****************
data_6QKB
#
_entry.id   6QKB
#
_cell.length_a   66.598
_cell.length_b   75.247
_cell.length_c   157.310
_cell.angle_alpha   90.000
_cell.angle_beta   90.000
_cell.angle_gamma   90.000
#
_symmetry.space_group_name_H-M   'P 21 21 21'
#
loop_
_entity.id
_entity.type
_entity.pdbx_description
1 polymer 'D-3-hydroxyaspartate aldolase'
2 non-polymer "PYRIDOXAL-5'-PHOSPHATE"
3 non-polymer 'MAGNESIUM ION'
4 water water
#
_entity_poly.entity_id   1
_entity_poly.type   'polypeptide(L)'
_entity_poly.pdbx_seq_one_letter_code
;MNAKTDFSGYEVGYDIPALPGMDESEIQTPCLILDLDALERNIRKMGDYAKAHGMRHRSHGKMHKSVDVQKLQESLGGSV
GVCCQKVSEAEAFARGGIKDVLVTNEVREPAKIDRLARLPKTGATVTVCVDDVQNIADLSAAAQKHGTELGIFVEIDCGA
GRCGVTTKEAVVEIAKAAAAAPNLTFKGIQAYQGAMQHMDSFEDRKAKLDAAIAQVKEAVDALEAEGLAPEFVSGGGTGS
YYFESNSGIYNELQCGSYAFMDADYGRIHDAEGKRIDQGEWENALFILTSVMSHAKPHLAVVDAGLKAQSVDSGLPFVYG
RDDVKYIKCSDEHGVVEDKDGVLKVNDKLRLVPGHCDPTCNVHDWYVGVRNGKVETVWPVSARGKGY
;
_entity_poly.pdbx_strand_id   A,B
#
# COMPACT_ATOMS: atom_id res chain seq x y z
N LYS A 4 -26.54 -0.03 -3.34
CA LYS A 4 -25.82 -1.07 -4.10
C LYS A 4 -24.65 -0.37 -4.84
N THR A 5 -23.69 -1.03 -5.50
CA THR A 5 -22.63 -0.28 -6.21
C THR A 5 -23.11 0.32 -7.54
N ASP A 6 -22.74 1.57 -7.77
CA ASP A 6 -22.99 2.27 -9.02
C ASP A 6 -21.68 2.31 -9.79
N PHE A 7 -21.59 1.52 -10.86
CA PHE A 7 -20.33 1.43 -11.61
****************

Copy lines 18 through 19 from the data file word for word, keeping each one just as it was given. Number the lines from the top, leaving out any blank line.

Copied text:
1 polymer 'D-3-hydroxyaspartate aldolase'
2 non-polymer "PYRIDOXAL-5'-PHOSPHATE"